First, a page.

An 80-year old doctor was stricken by a deadly bacterial infection, and doctors stopped it with a virus taken from a pond in Connecticut. In what seems like the plot of a movie, the virus, a type of bacteriophage, had been found to have an affinity for Pseudomonas aeruginosa. That same bacterium was infecting a patient after heart surgery and was resisting all antibiotic treatments. The team reported the successful treatment of the infection with the virus, in the journal Evolution, Medicine, and Public Health.
The doctor needed to undergo an aortic arch replacement operation; after the surgery, an infection developed, and huge doses of antibiotics were necessary to keep him alive. The bacterium causing the illness was resistant to treatment, so his physician, Dr. Deepak Narayan, listened to researcher Benjamin Chan when the call came.
There had been an expedition at Dodge Pond in Connecticut that yielded a bacteriophage; they are a type of virus that can kill specific bacterial strains. Chan had been screening samples, looking for bacteriophages in the hopes of findings one that could kill a drug-resistant infection. As the problem of drug resistance grows, we may have to look to bacteriophages as a new kind of therapeutic. This study has suggested that it could work.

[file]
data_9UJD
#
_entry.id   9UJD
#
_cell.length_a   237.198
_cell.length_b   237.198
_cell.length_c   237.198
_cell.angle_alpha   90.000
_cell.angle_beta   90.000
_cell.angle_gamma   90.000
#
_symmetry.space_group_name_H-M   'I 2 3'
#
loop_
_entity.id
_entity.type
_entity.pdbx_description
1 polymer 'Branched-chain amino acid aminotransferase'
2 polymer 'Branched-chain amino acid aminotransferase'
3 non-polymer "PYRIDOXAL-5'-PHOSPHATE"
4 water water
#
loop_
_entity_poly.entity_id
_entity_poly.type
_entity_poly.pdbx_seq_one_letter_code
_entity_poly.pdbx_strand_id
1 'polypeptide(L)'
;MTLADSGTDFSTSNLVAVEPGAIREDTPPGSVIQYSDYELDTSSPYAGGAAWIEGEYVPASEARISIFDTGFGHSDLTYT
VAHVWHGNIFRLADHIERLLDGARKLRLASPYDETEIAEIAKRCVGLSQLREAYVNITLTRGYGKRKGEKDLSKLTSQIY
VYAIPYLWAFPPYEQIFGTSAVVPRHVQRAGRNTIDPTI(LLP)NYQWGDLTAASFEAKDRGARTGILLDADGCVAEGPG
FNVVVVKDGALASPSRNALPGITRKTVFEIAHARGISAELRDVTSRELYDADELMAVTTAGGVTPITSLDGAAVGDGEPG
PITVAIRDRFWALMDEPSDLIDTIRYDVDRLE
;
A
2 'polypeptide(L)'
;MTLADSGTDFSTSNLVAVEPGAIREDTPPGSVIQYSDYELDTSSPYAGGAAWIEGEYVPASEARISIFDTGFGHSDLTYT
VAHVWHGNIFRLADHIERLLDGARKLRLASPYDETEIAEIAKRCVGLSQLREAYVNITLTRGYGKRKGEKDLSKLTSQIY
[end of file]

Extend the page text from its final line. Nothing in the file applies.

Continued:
Narayan directly administered the virus to the patient; hundreds of thousands of bacteriophage particles were added right to his chest. The treatment worked; the virus killed the Pseudomonas aeruginosa and the patient recovered from the infection.
The bacteriophage acts by attaching to proteins that reside on the surface of bacteria, explained the study co-author Paul Turner, Yale’s Elihu Professor of Ecology and Evolutionary Biology and acting dean of science. The bacteriophage, called OMKO1, binds to surface proteins, which can pump antibiotics out of the bacteria cell and allow it to survive a drug treatment. The bacteriophage OMKO1 eliminates bacteria with those pumps, leaving only bacteria that antibiotics can act on.
“The bacteria are backed into an evolutionary corner,” Turner explained.
The work continues, as the scientists assess other bacteriophages to find ones that can kill other pathogens that resist treatment, such as E. Coli and Klebsiella pneumoniae.
“This new approach to countering that threat grew out of basic research on the process of evolution and also shows the value of biodiversity,” said Sam Scheiner, program director in the National Science Foundation’s (NSF) Division of Environmental Biology.